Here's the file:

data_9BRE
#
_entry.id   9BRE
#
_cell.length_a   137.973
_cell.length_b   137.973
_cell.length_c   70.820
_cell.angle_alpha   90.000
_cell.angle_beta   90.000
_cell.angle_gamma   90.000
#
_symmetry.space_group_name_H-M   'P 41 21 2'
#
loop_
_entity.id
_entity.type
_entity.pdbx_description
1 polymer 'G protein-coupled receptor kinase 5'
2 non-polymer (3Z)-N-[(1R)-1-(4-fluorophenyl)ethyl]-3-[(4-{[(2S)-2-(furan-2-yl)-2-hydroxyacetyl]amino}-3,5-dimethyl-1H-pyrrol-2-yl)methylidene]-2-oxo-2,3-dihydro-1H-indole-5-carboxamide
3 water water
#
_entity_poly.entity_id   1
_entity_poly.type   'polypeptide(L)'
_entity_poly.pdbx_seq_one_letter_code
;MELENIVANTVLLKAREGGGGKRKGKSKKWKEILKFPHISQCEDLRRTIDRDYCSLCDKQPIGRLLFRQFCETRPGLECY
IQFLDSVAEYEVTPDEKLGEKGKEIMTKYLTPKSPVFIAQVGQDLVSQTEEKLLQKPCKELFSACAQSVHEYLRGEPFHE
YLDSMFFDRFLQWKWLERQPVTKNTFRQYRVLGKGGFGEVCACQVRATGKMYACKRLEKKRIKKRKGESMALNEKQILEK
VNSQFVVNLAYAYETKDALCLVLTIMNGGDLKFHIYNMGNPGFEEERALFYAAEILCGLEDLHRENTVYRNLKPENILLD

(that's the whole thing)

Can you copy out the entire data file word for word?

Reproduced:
data_9BRE
#
_entry.id   9BRE
#
_cell.length_a   137.973
_cell.length_b   137.973
_cell.length_c   70.820
_cell.angle_alpha   90.000
_cell.angle_beta   90.000
_cell.angle_gamma   90.000
#
_symmetry.space_group_name_H-M   'P 41 21 2'
#
loop_
_entity.id
_entity.type
_entity.pdbx_description
1 polymer 'G protein-coupled receptor kinase 5'
2 non-polymer (3Z)-N-[(1R)-1-(4-fluorophenyl)ethyl]-3-[(4-{[(2S)-2-(furan-2-yl)-2-hydroxyacetyl]amino}-3,5-dimethyl-1H-pyrrol-2-yl)methylidene]-2-oxo-2,3-dihydro-1H-indole-5-carboxamide
3 water water
#
_entity_poly.entity_id   1
_entity_poly.type   'polypeptide(L)'
_entity_poly.pdbx_seq_one_letter_code
;MELENIVANTVLLKAREGGGGKRKGKSKKWKEILKFPHISQCEDLRRTIDRDYCSLCDKQPIGRLLFRQFCETRPGLECY
IQFLDSVAEYEVTPDEKLGEKGKEIMTKYLTPKSPVFIAQVGQDLVSQTEEKLLQKPCKELFSACAQSVHEYLRGEPFHE
YLDSMFFDRFLQWKWLERQPVTKNTFRQYRVLGKGGFGEVCACQVRATGKMYACKRLEKKRIKKRKGESMALNEKQILEK
VNSQFVVNLAYAYETKDALCLVLTIMNGGDLKFHIYNMGNPGFEEERALFYAAEILCGLEDLHRENTVYRNLKPENILLD